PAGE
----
International Youth Day 2012: Young people can lead change to healthier societies
10 August 2012 - With International Youth Day being marked on 12 August, Secretary-General Ban Ki-moon has hailed the "unprecedented potential" of young people "to advance the well-being of the entire human family."
UNODC chief Yury Fedotov also commended the dedication and commitment of young people in speaking out against substance use in favour of promoting a healthy lifestyle : "On the day we celebrate young people, their energy, and their passion, I call on every young person to add their voices to those who reject drug use. But I ask older generations to work harder at understanding the challenges faced by young people when growing up. If we are to successfully respond to drug use appropriately, we need to recognize that every generation has a role to play in helping successive generations."
The Secretary-General warns of a "lost generation of squandered talent and dreams amid the current global economic crisis." Without viable prospects, young people can drift into drug use and delinquency. Community-wide support is needed to combat drug use, which can be prevented by providing young people with the opportunities, skills and information needed to shun risky behaviour. UNODC has created family skills training, which help youngsters to build self-esteem, say no to drugs and find a supportive environment.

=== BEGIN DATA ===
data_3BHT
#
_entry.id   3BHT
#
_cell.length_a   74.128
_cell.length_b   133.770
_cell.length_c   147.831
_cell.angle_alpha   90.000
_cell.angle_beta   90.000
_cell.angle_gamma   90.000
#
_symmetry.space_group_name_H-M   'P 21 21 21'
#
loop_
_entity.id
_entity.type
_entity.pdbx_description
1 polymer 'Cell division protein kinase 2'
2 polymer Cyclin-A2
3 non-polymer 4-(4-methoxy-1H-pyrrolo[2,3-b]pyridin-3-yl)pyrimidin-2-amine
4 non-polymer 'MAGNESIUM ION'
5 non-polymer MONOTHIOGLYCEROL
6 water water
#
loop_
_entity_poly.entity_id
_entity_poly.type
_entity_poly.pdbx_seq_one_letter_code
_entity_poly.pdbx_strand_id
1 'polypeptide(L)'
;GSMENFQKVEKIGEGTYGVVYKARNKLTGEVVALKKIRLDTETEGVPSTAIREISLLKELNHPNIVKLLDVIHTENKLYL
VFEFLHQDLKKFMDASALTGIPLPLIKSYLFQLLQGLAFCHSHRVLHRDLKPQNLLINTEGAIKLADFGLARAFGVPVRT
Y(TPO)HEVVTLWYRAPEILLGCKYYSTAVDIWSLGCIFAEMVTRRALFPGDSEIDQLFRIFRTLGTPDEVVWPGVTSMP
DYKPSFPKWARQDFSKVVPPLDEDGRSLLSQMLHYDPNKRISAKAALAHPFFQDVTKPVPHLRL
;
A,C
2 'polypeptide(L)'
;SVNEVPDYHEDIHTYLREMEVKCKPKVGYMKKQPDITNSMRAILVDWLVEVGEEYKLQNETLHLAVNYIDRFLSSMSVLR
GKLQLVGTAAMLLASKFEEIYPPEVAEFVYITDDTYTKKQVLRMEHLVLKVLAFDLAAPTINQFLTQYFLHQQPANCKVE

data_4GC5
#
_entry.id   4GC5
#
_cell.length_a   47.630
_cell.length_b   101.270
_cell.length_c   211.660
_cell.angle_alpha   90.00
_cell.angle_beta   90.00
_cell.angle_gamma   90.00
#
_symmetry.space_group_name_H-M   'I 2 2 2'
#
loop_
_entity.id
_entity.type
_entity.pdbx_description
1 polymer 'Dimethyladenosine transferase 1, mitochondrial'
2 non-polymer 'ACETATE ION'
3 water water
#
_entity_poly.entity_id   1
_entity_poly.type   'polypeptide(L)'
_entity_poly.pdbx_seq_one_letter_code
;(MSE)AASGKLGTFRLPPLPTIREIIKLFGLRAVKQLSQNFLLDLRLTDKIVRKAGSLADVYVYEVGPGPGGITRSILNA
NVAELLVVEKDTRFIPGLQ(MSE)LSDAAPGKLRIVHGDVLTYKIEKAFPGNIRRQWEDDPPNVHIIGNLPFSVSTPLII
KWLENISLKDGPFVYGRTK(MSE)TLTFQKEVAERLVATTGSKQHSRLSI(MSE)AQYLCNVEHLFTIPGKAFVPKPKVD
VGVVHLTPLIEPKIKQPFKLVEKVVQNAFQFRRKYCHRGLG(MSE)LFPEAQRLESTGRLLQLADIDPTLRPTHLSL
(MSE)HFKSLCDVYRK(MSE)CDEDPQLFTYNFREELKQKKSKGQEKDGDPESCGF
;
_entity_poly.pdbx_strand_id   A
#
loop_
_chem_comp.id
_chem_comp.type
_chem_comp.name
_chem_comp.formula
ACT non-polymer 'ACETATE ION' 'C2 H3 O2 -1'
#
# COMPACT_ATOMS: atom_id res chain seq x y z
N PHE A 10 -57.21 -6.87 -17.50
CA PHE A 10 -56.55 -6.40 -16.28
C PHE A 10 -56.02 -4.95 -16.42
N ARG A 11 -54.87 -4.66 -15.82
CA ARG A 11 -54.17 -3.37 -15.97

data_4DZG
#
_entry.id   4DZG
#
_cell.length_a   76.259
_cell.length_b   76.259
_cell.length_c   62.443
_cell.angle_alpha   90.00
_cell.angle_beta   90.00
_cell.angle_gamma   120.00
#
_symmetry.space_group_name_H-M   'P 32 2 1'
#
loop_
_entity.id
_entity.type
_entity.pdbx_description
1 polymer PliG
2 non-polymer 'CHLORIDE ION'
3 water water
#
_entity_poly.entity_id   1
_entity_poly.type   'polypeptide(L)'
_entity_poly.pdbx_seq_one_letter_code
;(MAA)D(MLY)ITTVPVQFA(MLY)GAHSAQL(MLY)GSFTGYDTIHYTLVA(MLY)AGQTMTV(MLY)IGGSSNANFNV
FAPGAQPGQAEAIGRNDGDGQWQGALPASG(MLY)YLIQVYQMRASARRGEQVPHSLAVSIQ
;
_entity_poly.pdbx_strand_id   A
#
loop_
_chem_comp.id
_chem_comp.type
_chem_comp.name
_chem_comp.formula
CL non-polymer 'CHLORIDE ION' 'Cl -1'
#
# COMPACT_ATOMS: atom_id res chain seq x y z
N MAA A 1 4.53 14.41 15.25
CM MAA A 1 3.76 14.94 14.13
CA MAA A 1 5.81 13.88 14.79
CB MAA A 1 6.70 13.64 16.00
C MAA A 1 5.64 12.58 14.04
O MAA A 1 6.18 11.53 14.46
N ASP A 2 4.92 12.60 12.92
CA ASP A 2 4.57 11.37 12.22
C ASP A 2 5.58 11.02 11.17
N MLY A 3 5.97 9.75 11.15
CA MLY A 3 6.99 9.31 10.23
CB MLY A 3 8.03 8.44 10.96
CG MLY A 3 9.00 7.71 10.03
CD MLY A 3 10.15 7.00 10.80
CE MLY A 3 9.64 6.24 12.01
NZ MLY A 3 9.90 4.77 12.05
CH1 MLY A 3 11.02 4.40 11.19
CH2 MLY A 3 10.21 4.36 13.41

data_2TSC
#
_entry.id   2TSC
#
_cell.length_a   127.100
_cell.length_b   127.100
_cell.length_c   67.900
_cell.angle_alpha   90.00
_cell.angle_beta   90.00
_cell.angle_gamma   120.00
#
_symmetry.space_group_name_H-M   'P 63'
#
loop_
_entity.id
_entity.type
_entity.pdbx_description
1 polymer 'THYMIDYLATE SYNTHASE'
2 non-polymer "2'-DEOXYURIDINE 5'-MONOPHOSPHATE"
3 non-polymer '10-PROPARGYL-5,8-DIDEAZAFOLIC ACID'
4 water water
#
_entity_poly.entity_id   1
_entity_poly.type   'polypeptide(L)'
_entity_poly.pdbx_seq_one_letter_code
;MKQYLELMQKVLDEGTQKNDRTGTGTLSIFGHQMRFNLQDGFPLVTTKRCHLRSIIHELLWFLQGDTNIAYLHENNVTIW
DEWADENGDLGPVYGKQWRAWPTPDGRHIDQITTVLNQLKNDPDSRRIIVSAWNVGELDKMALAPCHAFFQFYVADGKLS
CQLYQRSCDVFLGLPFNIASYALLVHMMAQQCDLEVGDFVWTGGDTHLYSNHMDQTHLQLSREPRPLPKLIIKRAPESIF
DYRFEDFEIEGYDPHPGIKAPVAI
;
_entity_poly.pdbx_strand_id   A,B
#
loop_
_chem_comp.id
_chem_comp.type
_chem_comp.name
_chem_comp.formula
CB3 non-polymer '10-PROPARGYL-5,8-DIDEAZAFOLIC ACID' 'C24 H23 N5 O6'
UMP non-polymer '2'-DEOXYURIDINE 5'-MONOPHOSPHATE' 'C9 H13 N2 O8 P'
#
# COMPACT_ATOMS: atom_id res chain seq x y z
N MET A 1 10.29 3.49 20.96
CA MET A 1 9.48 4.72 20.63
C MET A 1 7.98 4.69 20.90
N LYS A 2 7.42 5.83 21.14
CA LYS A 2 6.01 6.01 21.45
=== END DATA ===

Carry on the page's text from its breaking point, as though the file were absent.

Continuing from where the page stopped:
Drug traffickers target the young, who are increasingly exposed to newer and ever-more dangerous synthetic 'party drugs'. With an estimated 210 million people affected by drug use each year resulting in some 200,000 deaths, young people are particularly vulnerable to drug use.
Acknowledging this susceptibility, UNODC launched the 'Youth Initiative' in early 2012. This campaign encourages young people, through the use of Facebook, Twitter, and YouTube, to be part of the solution by raising awareness on the impact of drugs, informing each other on the possibilities of prevention and treatment and encouraging their peers to live healthy lives.
The Youth Initiative echoes the Secretary-General's call for young men and women to be equal and effective partners in finding solutions to global problems: "We need to listen to and engage with young people. We need to establish more and stronger mechanisms for youth participation. The time has come to integrate youth voices more meaningfully into decision-making processes at all levels."
In March this year, 20 young people from seven countries attended the 55th session of the Commission on Narcotic Drugs as part of the Youth Initiative. During the meeting, they shared experiences and exchanged opinions on the prevention and treatment of drug use in their communities.